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Want to Trade In Your Car? Here's How!

by Brian Wong (Sep 29, 2011)

When most people think about buying a new car, the image that comes to mind is of two tired, haggard people sitting across a desk throwing numbers at each other until they find one that sticks. While it's true that it is important to take the time to negotiate for a good price on your new car, there is one aspect of new car buying that often gets overlooked, and could result in you leaving hundreds, maybe thousands of dollars at the table. And that's your trade-in.

Let's start with the basics - what does it mean to "trade in" your car? Quite simply, trading in your current vehicle means selling it to the dealership, who will then flip the car and sell it themselves. Trading in your current car can provide a big head start towards paying for your new set of wheels. Here are a few things you need to know about trade-ins:

  • Do some research to find out the value of your trade-in. Knowing how much your used car is worth before you go to the dealership is very important. There are several different places that can provide you with the value of your new car, but we would suggest using the Black Book Appraisal Guide. Black Book uses numbers from nationwide wholesale car auctions of similar cars to yours to give you an accurate estimate of what you can expect to get for your car.
  • If you're upside-down, don't trade in your car! In fact, you may want to reconsider buying a new car at all. Being upside-down on your car means that the worth of your current vehicle, or the amount that you would get for trading it in, is lower than the amount that you still owe on that car. For example, if your vehicle is worth $5,000, but you still owe $7,000 on the loan, then you are upside-down by $2,000. So if you were to trade in that car and buy a new one in this scenario, you would essentially be adding $2,000 (the upside-down amount) to your new car loan, and adding debt onto debt is a dangerous game. It's better to wait until you are right side up and then look into buying a new car.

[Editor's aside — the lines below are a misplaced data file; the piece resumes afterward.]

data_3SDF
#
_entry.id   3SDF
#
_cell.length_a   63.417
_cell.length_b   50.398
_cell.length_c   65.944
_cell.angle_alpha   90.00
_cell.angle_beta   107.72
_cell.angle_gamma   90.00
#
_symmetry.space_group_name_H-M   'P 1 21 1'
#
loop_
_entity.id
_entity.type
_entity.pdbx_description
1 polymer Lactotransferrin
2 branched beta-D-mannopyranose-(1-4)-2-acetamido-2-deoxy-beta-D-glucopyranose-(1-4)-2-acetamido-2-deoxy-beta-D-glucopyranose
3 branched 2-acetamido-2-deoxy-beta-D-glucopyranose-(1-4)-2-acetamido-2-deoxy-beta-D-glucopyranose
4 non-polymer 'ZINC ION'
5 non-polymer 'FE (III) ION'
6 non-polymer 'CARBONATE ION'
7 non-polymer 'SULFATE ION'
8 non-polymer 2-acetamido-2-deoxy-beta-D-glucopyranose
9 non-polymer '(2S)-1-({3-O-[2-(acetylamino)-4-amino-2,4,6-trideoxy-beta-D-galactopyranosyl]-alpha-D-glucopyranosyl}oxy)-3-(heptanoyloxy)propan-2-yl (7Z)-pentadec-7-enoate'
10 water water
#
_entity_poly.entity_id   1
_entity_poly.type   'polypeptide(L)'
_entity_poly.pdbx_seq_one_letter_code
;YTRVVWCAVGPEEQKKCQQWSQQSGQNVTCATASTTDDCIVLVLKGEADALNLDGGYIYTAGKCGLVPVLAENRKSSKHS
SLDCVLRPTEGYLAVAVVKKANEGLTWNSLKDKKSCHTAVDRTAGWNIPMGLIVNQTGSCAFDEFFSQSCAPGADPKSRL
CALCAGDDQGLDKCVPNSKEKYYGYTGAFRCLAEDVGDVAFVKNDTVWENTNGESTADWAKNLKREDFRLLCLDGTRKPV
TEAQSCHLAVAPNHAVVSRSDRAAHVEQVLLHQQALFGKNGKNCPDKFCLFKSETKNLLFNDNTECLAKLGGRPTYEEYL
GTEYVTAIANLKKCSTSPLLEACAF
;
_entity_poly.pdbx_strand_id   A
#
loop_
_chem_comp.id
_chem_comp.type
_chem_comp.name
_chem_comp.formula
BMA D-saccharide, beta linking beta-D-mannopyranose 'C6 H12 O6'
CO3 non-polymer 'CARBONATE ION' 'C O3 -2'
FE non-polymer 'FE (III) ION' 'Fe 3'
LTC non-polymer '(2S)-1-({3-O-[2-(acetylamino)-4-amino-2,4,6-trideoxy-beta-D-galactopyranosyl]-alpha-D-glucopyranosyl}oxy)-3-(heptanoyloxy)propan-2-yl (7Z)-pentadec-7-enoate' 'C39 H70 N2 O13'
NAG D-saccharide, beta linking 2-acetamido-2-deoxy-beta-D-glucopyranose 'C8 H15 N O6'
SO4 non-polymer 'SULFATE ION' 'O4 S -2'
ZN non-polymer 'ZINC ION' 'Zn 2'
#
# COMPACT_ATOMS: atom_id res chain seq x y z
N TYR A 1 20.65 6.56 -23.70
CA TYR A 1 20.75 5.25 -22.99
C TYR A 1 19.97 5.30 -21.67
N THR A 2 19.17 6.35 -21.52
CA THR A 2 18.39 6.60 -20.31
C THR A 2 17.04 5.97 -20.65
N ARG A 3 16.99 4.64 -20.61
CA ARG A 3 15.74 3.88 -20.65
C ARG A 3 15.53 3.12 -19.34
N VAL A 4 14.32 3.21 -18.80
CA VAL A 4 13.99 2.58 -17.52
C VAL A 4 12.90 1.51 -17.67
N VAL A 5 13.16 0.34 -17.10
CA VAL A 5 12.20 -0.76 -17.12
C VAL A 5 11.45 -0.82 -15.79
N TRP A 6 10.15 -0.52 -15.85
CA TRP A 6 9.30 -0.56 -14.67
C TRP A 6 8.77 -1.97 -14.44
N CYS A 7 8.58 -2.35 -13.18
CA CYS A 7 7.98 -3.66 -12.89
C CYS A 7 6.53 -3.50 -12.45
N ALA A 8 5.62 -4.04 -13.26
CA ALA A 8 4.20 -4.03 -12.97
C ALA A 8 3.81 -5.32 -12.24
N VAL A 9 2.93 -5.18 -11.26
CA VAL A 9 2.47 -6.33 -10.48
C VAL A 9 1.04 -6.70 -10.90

• Negotiate your trade-in value on its own. The way to ensure you get the best deal on both your new car and your trade-in is to negotiate the two deals separately. Sometimes, the dealer will try to get you to negotiate for your trade-in and the price of your new car together. That way they can do things like offer you a great deal on the new car, but then short you on the trade-in. But if you negotiate the two as separate transactions, you can ensure you're getting the best deal on both.
  • Get a car wash! Make sure your car is primped, pretty, and ready for a thorough look over. The dealer will inspect your car and you want to present it in the best light possible. And on that note, be honest about the condition of your car! If you try to slip one by the dealer and they catch it (and they will), it will just cause trouble you don't want.

These tips will help you get the best deal on your trade-in, which in turn helps you get the best deal on your new car. One other thing to consider is that if you trade in your car to a dealership, you will get less money than if you sold the car yourself, so if you have the time to do that it may be an option worth exploring. For more information on trade-ins or selling the car yourself, check out our Trade-In page in the How-To section here at NewCars.com.

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